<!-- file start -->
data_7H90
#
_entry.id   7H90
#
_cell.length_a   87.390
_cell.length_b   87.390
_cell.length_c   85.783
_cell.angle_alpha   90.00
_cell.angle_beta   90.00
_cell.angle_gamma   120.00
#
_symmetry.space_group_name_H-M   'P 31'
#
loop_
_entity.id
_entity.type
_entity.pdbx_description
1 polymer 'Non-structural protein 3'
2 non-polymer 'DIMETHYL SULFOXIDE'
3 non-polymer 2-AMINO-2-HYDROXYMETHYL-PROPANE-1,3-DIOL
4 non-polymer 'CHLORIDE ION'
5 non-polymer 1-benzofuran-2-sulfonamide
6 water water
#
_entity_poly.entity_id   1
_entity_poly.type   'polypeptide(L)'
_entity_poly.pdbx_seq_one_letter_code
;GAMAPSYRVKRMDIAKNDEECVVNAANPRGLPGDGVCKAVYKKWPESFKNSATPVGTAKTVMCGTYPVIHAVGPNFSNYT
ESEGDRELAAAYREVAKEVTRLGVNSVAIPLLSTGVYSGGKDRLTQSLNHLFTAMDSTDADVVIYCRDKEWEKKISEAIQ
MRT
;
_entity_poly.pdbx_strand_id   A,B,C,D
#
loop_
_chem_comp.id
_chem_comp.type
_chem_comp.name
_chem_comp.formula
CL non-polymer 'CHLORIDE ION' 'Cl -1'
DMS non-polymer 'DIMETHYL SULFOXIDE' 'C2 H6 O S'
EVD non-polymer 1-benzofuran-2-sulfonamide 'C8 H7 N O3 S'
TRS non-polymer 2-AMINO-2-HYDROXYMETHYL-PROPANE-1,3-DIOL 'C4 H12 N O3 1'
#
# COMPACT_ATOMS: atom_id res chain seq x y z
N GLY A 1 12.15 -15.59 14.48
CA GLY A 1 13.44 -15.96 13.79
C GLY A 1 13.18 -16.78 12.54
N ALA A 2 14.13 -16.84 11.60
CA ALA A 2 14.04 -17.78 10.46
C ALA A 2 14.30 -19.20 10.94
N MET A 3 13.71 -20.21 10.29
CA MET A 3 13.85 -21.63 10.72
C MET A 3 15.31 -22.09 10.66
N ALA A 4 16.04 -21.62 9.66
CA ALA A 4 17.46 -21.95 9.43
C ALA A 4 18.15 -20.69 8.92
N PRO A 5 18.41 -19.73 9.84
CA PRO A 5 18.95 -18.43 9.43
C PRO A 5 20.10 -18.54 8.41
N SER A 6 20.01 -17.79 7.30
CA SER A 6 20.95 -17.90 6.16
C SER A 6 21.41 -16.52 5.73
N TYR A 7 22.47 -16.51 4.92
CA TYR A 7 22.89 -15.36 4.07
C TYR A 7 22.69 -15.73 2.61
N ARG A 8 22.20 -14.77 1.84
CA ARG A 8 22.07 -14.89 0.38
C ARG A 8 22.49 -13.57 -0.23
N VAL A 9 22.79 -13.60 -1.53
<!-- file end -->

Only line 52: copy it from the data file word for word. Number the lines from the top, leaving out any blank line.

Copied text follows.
CA MET A 3 13.85 -21.63 10.72